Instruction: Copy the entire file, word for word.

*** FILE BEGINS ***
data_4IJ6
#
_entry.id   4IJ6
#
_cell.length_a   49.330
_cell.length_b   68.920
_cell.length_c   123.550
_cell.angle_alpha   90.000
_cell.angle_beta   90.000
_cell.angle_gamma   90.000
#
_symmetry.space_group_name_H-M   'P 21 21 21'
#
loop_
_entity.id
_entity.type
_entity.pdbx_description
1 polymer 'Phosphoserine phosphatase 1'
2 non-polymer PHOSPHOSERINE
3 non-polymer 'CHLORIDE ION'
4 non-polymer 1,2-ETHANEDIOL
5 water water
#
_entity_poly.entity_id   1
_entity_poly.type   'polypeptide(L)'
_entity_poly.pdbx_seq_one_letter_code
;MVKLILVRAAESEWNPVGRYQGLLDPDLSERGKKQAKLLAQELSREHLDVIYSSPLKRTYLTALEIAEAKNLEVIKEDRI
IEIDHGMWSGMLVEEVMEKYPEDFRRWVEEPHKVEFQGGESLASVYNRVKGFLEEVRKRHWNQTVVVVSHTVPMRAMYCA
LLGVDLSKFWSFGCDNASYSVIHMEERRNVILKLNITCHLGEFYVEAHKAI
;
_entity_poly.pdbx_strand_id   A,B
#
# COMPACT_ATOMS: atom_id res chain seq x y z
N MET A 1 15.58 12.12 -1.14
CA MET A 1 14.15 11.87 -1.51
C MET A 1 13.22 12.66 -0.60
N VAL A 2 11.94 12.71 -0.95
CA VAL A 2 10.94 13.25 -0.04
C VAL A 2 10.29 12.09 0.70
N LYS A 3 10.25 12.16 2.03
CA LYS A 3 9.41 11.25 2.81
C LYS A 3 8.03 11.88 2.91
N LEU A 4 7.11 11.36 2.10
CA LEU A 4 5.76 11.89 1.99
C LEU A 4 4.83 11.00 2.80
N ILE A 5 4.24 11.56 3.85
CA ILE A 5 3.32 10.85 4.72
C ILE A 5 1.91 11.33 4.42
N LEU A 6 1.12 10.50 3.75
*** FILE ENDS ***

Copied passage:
data_4IJ6
#
_entry.id   4IJ6
#
_cell.length_a   49.330
_cell.length_b   68.920
_cell.length_c   123.550
_cell.angle_alpha   90.000
_cell.angle_beta   90.000
_cell.angle_gamma   90.000
#
_symmetry.space_group_name_H-M   'P 21 21 21'
#
loop_
_entity.id
_entity.type
_entity.pdbx_description
1 polymer 'Phosphoserine phosphatase 1'
2 non-polymer PHOSPHOSERINE
3 non-polymer 'CHLORIDE ION'
4 non-polymer 1,2-ETHANEDIOL
5 water water
#
_entity_poly.entity_id   1
_entity_poly.type   'polypeptide(L)'
_entity_poly.pdbx_seq_one_letter_code
;MVKLILVRAAESEWNPVGRYQGLLDPDLSERGKKQAKLLAQELSREHLDVIYSSPLKRTYLTALEIAEAKNLEVIKEDRI
IEIDHGMWSGMLVEEVMEKYPEDFRRWVEEPHKVEFQGGESLASVYNRVKGFLEEVRKRHWNQTVVVVSHTVPMRAMYCA
LLGVDLSKFWSFGCDNASYSVIHMEERRNVILKLNITCHLGEFYVEAHKAI
;
_entity_poly.pdbx_strand_id   A,B
#
# COMPACT_ATOMS: atom_id res chain seq x y z
N MET A 1 15.58 12.12 -1.14
CA MET A 1 14.15 11.87 -1.51
C MET A 1 13.22 12.66 -0.60
N VAL A 2 11.94 12.71 -0.95
CA VAL A 2 10.94 13.25 -0.04
C VAL A 2 10.29 12.09 0.70
N LYS A 3 10.25 12.16 2.03
CA LYS A 3 9.41 11.25 2.81
C LYS A 3 8.03 11.88 2.91
N LEU A 4 7.11 11.36 2.10
CA LEU A 4 5.76 11.89 1.99
C LEU A 4 4.83 11.00 2.80
N ILE A 5 4.24 11.56 3.85
CA ILE A 5 3.32 10.85 4.72
C ILE A 5 1.91 11.33 4.42
N LEU A 6 1.12 10.50 3.75